Juneauites lined up to have their photos taken with a live turkey Wednesday, in what the event’s organizer hopes will become an annual event.
Juneau-Douglas High School: Yadaa.at Kalé math teacher Caplan Anderson started the event this year as a way to raise money for the school’s agriculture club. Normally, the club would have a bake sale, Anderson said, which in the past have been very successful. But that was canceled due to the coronavirus pandemic.
Customers could choose from a “menu” of options of donations to make for the photoshoot. The recommended donation for a simple photoshoot alongside the turkey was $5 per person, but the menu also had options for donations of $20, $100 or $500.
A $20 donation paid for “turkey offsets” for those looking for a more turkey-neutral lifestyle. For $100, the “one-year pardon” goes toward the $450 it takes to feed JDHS’ turkeys. A full pardon option was available for $500.
The event was a fundraiser for JDHS’s IGNITE vocational training programs. The photos were taken in a small outdoor storage area just outside an underground parking lot. The school has several chickens, a turkey and rabbits for students to look after.
Anderson said he started an agriculture club at the school because it was one of the vocations that did not have a corresponding class.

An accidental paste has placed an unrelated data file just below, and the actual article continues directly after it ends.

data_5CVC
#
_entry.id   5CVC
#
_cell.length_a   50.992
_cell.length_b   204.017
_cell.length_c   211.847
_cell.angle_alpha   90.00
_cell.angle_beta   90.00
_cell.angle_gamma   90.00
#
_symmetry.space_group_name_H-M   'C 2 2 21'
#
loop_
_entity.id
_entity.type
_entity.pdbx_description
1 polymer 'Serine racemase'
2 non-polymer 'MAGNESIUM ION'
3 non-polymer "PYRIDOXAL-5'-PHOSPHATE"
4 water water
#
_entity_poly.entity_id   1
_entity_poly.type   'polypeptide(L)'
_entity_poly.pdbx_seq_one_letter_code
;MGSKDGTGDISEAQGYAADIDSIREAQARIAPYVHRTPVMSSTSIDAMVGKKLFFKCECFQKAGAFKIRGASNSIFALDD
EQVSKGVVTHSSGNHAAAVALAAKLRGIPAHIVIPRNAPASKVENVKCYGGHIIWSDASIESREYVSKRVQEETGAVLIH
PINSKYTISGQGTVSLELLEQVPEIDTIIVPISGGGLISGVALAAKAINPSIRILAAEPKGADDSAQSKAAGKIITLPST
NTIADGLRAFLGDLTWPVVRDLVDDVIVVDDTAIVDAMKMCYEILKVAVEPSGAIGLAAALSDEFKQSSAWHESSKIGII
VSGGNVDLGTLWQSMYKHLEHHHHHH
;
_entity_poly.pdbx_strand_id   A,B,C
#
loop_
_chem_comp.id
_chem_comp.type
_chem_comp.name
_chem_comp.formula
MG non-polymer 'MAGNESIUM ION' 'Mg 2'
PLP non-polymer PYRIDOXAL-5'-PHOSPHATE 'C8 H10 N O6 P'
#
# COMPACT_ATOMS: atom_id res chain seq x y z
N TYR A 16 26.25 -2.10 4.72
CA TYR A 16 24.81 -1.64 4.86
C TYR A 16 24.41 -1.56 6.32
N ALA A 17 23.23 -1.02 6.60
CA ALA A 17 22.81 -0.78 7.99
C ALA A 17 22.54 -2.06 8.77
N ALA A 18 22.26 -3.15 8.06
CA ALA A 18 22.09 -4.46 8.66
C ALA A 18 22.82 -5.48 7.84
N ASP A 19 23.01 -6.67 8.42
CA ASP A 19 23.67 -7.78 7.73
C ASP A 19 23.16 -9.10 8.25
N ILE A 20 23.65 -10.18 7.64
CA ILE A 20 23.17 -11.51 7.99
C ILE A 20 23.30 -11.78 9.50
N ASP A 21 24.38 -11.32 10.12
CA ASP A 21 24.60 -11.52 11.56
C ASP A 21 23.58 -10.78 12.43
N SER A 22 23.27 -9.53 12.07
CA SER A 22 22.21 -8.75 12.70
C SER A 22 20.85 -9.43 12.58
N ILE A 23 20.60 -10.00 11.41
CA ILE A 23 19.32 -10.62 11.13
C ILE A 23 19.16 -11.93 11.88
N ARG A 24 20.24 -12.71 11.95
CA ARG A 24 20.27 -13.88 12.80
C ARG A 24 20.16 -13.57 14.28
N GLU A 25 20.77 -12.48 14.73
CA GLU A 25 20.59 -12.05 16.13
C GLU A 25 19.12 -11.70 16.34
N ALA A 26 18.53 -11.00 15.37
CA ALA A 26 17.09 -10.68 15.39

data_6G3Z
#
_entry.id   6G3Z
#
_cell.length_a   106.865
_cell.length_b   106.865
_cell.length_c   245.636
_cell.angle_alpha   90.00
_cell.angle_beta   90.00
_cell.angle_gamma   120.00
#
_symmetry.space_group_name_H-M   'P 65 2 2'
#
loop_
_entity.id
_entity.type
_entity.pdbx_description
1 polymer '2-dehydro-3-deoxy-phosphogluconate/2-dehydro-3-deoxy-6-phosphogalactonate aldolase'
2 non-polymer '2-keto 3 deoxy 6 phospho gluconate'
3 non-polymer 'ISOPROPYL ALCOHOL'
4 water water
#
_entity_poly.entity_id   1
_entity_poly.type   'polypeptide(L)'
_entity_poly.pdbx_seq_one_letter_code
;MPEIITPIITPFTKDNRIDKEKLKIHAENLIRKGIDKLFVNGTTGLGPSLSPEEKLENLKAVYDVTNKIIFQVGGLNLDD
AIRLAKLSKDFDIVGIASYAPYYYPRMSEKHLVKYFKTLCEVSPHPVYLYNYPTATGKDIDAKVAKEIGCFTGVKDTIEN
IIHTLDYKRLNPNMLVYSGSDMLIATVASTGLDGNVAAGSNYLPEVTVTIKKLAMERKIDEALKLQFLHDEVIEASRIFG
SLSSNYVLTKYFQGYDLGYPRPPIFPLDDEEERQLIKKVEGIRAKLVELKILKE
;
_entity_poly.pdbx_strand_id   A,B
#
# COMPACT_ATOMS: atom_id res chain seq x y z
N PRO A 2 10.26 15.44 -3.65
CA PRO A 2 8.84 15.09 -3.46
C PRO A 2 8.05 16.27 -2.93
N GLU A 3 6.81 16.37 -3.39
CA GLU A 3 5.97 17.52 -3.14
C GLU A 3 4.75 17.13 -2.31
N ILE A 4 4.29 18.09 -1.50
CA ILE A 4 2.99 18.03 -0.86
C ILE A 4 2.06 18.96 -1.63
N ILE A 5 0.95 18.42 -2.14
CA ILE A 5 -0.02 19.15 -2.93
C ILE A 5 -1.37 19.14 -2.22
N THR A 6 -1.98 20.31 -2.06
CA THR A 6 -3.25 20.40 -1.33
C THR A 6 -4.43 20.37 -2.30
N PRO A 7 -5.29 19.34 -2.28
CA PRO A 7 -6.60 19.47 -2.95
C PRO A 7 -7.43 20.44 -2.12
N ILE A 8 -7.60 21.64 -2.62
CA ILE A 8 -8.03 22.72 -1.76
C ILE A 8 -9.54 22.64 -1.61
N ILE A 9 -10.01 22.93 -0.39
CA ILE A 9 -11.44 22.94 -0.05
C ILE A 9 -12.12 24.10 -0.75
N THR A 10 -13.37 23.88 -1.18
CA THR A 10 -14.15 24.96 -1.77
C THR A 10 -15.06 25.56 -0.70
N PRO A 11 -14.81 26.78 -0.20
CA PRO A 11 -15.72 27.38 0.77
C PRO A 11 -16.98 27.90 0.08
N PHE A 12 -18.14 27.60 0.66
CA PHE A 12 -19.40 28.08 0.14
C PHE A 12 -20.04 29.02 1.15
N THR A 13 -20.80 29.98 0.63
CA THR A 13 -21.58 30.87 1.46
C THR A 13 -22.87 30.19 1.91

“It’s not a Juneau thing but its an American thing,” he said. “A lot of people in Juneau have never seen a turkey.”
The agriculture club gave Juneau students an experience they might not otherwise get, Anderson said, and gave students moving to the area from out of state something familiar.
Most of the patrons were families with small children, some of whom were not as enthralled by the large bird as their parents were.
Amy Balagna brought her 4-year-old, Clara, for a photo and to help support the program. Clara didn’t want to get too close to the bird, but said she had fun taking the picture. Before they came, Clara was under the impression she needed to bring her own turkey for the shoot, Balagna said.
Julia Barrientes came with her two daughters, Ramona, 9, and Ahnkaawoo, 10, to have their picture taken.
“Mommy wanted us to,” Ramona said almost in unison with her sister, adding she was somewhat afraid the bird would chase her.
“I thought it would be fun, I’ve never had a picture with a turkey,” Barrientes said with a laugh.
The star bird was not one of JDHS’, but one kept by the family of agriculture club student Ashlynn King, who raises the birds for meat.
“He’s great with people and (JDHS’s) turkeys aren’t big or nice,” King said of the bird. “I’ve never seen a turkey so friendly.”
Male turkey are known as a Tom, King said, and this particular bird was about six months old. He was also about a week away from becoming dinner, she said.
This particular Tom’s friendliness didn’t give King much pause when discussing the bird’s schedule for next week.
Especially “when you see how much of a mess they make, and the smells they make,” King said.
• Contact reporter Peter Segall at email@example.com. Follow him on Twitter at @SegallJnuEmpire.